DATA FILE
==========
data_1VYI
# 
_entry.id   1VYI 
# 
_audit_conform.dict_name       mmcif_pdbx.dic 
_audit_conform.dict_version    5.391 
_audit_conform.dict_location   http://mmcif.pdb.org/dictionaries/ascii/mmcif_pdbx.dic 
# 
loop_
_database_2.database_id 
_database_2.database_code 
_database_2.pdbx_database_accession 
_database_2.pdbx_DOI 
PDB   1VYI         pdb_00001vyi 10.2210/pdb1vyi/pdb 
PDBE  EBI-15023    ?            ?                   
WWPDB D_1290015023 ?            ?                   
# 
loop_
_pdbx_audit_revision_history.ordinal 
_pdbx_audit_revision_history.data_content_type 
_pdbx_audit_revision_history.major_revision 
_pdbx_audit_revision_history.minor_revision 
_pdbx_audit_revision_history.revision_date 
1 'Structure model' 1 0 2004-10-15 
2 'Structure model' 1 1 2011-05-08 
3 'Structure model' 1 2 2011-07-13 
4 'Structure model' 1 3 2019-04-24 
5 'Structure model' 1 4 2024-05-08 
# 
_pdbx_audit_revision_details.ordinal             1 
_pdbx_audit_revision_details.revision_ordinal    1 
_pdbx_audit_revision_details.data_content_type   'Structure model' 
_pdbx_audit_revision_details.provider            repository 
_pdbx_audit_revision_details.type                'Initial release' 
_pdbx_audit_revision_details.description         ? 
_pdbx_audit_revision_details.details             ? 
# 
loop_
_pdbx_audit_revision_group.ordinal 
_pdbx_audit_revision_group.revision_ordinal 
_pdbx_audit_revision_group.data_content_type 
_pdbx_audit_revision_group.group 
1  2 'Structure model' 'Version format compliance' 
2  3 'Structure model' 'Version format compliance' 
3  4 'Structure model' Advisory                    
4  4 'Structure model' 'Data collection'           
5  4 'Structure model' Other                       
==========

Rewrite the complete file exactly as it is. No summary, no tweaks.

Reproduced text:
data_1VYI
# 
_entry.id   1VYI 
# 
_audit_conform.dict_name       mmcif_pdbx.dic 
_audit_conform.dict_version    5.391 
_audit_conform.dict_location   http://mmcif.pdb.org/dictionaries/ascii/mmcif_pdbx.dic 
# 
loop_
_database_2.database_id 
_database_2.database_code 
_database_2.pdbx_database_accession 
_database_2.pdbx_DOI 
PDB   1VYI         pdb_00001vyi 10.2210/pdb1vyi/pdb 
PDBE  EBI-15023    ?            ?                   
WWPDB D_1290015023 ?            ?                   
# 
loop_
_pdbx_audit_revision_history.ordinal 
_pdbx_audit_revision_history.data_content_type 
_pdbx_audit_revision_history.major_revision 
_pdbx_audit_revision_history.minor_revision 
_pdbx_audit_revision_history.revision_date 
1 'Structure model' 1 0 2004-10-15 
2 'Structure model' 1 1 2011-05-08 
3 'Structure model' 1 2 2011-07-13 
4 'Structure model' 1 3 2019-04-24 
5 'Structure model' 1 4 2024-05-08 
# 
_pdbx_audit_revision_details.ordinal             1 
_pdbx_audit_revision_details.revision_ordinal    1 
_pdbx_audit_revision_details.data_content_type   'Structure model' 
_pdbx_audit_revision_details.provider            repository 
_pdbx_audit_revision_details.type                'Initial release' 
_pdbx_audit_revision_details.description         ? 
_pdbx_audit_revision_details.details             ? 
# 
loop_
_pdbx_audit_revision_group.ordinal 
_pdbx_audit_revision_group.revision_ordinal 
_pdbx_audit_revision_group.data_content_type 
_pdbx_audit_revision_group.group 
1  2 'Structure model' 'Version format compliance' 
2  3 'Structure model' 'Version format compliance' 
3  4 'Structure model' Advisory                    
4  4 'Structure model' 'Data collection'           
5  4 'Structure model' Other                       